Modifier system explained

Release 5 of Dlayer.com included my new modifier system, since then I’ve mentioned the system a few times but I haven’t gone into any additional detail concerning how it works.

The modifier system is responsible for all the communication between the different designers, anytime a user changes user data that could affect another piece of user data the modifier system is called, it checks the change requests and then based on the results makes silent changes by calling modifiers, currently there is only one modifier but more will be added as required.

One of the core goals for Dlayer is full control of every attribute and element, this isn’t just a hollow promise, even if a template is being used by numerous pages the user should be able to edit the template without concern that any dependant data will be destroyed.

This is a very difficult goal to achieve, especially as Dlayer gets more complicated, both via inter communication and as the number of tools increases. As it stands today I’ve not met the goal, three tools (split vertically, horizontally and resize) are disabled if data is potentially going to be destroyed, and one (border) calls the modifier system, as I update the Template designer I’ll get closer to meeting the goal.

In Dlayer pages are created from templates, templates are used to define core items that need to appear on each page, obvious examples being the header, menus and the site footer, there will typically be a low number of templates for a website with many pages being based on each template.

If a user edits an active template by managing the border of a template block the usable size of the template block will change. As a consequence, content items could be affected directly by either being too large for the block or indirectly by the layout being altered. When a change happens in the Template designer the modifier system is called, it checks all content for items that could be affected and then calls the modifier system against each of them to see if a change needs to be made, if a change is required the content items will be modified before the change is made to the template.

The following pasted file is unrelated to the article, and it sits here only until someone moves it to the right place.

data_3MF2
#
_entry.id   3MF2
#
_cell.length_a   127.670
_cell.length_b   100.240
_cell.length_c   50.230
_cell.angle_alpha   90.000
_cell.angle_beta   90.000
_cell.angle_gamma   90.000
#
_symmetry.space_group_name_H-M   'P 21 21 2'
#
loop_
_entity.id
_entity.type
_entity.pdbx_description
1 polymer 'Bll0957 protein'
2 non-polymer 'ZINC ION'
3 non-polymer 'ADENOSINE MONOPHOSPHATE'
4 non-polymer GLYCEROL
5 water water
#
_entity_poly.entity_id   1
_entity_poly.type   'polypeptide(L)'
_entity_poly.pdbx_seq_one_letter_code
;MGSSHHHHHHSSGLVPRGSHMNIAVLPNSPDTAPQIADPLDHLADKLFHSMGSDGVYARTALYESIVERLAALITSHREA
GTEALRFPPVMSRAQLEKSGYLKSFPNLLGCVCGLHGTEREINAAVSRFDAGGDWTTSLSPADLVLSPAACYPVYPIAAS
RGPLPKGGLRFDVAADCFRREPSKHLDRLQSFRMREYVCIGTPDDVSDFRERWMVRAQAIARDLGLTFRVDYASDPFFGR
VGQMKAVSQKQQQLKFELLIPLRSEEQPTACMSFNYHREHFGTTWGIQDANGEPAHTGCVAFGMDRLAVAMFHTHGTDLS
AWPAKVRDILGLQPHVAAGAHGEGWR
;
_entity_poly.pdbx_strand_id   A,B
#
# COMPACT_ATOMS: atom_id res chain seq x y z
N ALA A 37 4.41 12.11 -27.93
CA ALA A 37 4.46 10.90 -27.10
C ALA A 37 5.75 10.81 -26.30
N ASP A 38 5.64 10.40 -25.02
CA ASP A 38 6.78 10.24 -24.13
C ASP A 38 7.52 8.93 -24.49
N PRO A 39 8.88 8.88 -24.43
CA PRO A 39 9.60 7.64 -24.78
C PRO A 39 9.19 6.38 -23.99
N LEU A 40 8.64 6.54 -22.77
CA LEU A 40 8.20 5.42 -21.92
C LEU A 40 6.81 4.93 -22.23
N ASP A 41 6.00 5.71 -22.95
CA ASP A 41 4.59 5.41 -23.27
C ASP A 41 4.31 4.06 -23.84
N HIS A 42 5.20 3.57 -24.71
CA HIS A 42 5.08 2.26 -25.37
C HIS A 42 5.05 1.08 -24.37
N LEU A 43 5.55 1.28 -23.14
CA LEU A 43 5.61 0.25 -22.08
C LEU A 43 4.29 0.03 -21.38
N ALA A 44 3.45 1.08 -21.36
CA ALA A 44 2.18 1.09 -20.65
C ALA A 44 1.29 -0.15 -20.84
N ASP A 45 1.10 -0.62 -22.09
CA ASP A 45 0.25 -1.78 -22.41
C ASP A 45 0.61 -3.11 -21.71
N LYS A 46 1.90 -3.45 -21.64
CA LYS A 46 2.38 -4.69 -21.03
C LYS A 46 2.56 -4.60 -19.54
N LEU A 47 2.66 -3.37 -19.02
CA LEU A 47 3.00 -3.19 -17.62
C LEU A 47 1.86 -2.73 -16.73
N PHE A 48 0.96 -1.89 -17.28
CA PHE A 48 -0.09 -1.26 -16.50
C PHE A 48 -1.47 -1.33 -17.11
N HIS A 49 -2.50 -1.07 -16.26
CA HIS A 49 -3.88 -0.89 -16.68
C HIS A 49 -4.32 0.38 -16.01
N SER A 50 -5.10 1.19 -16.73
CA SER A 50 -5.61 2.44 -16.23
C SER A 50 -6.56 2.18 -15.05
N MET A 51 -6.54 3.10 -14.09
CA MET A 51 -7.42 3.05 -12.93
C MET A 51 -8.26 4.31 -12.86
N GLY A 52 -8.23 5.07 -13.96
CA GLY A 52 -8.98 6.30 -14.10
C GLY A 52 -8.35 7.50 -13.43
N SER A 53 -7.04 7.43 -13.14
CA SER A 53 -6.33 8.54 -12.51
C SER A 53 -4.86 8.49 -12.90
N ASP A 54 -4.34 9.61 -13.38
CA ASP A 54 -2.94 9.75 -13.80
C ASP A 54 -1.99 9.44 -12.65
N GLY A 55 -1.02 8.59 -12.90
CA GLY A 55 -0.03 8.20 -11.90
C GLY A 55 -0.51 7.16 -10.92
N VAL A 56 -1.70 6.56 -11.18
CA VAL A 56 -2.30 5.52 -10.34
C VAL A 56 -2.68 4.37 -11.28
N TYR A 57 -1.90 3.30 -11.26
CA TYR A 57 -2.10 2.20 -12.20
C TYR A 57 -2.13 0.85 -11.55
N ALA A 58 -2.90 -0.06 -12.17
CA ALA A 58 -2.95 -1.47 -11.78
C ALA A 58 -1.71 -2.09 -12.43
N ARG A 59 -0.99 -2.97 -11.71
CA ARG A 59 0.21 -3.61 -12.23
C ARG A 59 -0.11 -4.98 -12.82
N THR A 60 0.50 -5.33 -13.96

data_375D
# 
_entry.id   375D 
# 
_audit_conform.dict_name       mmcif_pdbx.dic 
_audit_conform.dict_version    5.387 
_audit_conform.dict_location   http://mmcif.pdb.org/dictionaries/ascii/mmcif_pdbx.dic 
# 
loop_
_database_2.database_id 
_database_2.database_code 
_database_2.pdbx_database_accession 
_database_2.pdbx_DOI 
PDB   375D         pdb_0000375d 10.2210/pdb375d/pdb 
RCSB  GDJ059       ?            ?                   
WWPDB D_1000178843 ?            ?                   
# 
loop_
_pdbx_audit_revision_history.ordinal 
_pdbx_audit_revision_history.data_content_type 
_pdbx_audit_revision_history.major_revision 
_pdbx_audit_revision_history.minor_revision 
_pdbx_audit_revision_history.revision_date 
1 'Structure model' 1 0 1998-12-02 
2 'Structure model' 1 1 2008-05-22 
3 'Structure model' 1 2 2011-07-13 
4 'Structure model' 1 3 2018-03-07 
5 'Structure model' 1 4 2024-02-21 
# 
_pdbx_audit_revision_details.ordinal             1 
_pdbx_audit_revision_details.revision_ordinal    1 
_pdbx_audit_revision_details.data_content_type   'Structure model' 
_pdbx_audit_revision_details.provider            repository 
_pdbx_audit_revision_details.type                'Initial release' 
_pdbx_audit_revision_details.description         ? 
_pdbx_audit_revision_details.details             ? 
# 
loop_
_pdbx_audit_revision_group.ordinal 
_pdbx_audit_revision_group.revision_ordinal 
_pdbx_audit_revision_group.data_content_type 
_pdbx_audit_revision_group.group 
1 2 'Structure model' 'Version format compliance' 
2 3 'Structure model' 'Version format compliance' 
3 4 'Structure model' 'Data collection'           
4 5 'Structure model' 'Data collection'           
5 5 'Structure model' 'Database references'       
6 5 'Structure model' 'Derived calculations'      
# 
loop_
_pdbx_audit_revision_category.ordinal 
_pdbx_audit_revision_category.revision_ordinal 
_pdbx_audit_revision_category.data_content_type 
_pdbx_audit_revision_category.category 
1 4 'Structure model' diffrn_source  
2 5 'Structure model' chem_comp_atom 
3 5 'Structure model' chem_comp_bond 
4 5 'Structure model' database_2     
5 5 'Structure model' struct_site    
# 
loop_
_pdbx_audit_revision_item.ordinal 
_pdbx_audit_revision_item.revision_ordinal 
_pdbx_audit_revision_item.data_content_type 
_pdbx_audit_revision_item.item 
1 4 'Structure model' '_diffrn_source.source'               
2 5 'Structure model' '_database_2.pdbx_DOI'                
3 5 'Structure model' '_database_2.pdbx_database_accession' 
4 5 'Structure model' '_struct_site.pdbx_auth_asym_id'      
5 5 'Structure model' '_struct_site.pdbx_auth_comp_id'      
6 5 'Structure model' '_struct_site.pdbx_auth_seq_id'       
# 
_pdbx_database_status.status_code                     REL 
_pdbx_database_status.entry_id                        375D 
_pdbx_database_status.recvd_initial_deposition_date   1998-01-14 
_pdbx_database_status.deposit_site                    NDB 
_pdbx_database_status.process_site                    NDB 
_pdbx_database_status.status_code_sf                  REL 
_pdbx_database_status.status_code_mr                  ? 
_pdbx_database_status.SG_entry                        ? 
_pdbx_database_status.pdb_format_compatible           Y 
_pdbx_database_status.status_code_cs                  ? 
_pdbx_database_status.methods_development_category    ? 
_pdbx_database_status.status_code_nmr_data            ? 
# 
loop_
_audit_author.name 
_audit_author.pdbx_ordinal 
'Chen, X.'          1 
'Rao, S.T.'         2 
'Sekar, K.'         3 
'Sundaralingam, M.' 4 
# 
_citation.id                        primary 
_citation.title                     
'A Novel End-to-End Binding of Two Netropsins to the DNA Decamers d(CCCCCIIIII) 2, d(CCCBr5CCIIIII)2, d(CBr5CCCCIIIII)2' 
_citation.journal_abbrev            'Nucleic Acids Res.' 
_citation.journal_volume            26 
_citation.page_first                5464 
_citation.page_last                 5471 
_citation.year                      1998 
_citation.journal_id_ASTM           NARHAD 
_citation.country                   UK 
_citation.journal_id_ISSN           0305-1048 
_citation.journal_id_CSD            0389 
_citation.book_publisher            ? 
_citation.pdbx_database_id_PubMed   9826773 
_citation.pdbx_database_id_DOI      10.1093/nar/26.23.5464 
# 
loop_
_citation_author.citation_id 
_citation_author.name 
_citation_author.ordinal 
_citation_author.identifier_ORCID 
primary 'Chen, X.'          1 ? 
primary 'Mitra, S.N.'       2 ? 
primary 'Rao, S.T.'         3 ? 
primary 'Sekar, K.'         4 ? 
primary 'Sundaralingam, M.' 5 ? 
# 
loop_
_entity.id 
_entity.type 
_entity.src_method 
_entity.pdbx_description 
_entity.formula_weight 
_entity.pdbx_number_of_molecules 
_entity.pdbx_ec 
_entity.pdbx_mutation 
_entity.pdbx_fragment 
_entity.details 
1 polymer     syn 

When checking to see if content items needs to be altered the system doesn’t just check to see if a content item will no longer fit, it will also check to see if the content item was originally the same size as the page block and also check to see if the content item was smaller than the page block by less than the change size, in both cases the previous proportions will be maintained when the content items size is altered.

The modifier system will alter the width of a content item leaving any existing borders and padding intact, shortly it will be updated to prioritise changes to the margin values (position) before altering the width.

When content grouping tools are added the modifier system will be updated to respect a group, currently it operates in individual content items.

Modifier system

For the last week I’ve been working on the modifier system for Dlayer, it is one of the base systems that modifiers data in one module based on changes made in another. I’m building one modifier initially, container width, I’ll be adding more as I add new tools and enable the currently disabled tools.

Why do I need a modifier system and what does it do?

Everything in Dlayer relies on something else, for example, a page needs a template, a content item needs to go into a page block and a page block is directly related to a template block in the template that the page is based upon.

I’m trying not to force users to work a specific way or stop them going back and forth, for example, it will be possible to alter a template after you have created and populated one or more content pages with content.

If a user changes a template, for example they add a border to one of the blocks, the width of that block has to be updated to take into account the new border. There could then be any number of content items on pages that due to the width change now no longer sit in their block correctly or flow correctly.

This is where the modifier system comes in, if after a tool has processed there is a possibility that some content needs to be reviewed a request is sent to the base modifier system, it then asks one or more modifiers to check all the content to see what needs to be done and then process the changes.

My goal is that for the majority of the requests the modifier system can and will work out what needs to be done, in cases where user intervention is required changes will be made to as much data as possible and then notifications will be sent to users telling them about content or other items which they need to review themselves. I figure it is better to process 9 out of 10 requests and inform the user about the last 1 than stop the 9 requests happening because of 1.